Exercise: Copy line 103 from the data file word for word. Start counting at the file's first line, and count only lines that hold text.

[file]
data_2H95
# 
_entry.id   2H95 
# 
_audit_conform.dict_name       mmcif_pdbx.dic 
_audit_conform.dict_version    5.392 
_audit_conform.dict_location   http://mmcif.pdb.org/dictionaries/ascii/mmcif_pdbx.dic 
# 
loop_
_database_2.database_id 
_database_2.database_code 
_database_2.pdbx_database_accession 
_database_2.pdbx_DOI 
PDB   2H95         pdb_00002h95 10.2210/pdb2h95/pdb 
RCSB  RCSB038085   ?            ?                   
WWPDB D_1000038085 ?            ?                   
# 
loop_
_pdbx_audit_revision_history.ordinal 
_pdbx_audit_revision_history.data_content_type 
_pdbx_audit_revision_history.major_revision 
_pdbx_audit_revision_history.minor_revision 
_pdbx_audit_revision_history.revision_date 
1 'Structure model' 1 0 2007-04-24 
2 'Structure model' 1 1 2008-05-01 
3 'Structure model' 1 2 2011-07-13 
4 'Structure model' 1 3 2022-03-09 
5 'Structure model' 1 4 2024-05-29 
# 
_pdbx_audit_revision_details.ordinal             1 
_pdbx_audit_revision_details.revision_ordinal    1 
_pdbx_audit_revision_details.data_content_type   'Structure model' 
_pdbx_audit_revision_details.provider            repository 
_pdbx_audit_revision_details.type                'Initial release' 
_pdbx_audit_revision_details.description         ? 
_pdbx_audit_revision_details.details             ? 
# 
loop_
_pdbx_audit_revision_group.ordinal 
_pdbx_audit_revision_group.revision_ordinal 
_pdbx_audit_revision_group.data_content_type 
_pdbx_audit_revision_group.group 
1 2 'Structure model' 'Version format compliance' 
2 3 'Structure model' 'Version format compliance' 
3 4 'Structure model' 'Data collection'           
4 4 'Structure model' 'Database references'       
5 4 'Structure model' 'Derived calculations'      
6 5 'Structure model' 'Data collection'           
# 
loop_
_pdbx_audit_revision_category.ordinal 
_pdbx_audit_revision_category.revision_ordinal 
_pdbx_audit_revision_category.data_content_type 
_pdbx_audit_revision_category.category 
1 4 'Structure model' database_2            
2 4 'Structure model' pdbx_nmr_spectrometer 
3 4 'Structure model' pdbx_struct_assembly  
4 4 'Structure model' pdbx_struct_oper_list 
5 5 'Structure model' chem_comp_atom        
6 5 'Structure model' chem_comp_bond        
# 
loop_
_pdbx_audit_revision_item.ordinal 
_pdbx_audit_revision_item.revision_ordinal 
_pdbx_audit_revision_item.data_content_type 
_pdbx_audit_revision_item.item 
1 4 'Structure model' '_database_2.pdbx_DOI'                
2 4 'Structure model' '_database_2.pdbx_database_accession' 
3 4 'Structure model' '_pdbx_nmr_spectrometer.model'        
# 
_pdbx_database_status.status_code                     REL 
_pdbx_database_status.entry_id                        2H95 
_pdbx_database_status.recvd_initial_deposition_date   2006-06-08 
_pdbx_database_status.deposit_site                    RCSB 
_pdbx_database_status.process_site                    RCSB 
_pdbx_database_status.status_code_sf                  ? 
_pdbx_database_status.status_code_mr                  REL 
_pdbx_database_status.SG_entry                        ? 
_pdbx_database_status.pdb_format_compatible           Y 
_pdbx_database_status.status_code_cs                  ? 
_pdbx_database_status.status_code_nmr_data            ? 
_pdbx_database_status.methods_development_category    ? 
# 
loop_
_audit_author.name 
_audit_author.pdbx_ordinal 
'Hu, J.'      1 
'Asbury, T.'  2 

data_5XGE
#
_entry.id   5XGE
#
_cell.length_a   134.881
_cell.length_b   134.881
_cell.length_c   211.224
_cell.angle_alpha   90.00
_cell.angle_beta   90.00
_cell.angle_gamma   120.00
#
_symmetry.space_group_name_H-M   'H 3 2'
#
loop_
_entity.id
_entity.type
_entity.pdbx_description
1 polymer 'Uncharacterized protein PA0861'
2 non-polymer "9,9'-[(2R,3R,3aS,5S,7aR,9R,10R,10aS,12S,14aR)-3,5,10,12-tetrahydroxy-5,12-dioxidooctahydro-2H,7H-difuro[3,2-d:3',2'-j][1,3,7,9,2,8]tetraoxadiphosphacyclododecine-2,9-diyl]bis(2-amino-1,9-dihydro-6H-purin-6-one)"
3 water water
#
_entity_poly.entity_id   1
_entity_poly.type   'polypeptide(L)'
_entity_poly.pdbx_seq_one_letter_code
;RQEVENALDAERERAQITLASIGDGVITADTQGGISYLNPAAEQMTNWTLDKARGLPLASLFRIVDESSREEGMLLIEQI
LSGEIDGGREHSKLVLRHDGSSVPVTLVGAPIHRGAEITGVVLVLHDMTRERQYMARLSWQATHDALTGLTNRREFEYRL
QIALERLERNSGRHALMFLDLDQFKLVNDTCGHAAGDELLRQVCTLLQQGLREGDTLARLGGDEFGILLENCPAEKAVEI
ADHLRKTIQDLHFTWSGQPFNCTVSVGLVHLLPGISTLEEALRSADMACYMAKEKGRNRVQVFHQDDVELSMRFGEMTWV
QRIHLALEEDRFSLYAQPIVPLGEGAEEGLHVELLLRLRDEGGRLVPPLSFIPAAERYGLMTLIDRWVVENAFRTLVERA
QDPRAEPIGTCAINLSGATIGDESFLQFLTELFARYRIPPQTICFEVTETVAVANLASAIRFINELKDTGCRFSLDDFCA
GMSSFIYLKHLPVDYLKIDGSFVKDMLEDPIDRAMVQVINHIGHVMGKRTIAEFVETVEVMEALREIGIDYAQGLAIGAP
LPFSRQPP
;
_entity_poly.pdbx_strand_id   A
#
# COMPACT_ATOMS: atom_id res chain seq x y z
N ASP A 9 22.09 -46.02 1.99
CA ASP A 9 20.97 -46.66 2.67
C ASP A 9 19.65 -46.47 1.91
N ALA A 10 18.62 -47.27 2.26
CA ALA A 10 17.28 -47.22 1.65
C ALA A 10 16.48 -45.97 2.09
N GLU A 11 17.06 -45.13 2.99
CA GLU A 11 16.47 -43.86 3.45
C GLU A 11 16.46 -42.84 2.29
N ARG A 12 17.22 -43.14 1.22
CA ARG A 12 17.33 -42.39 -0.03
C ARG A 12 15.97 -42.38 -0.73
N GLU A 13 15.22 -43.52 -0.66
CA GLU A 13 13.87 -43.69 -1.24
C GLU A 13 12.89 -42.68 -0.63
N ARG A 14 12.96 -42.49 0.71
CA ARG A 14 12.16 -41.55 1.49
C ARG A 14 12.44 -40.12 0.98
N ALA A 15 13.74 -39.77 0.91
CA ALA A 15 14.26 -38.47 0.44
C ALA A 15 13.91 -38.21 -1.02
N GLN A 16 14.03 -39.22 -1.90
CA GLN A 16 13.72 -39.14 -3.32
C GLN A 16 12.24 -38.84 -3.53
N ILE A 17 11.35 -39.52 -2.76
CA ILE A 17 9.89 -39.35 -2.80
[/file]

_entity.id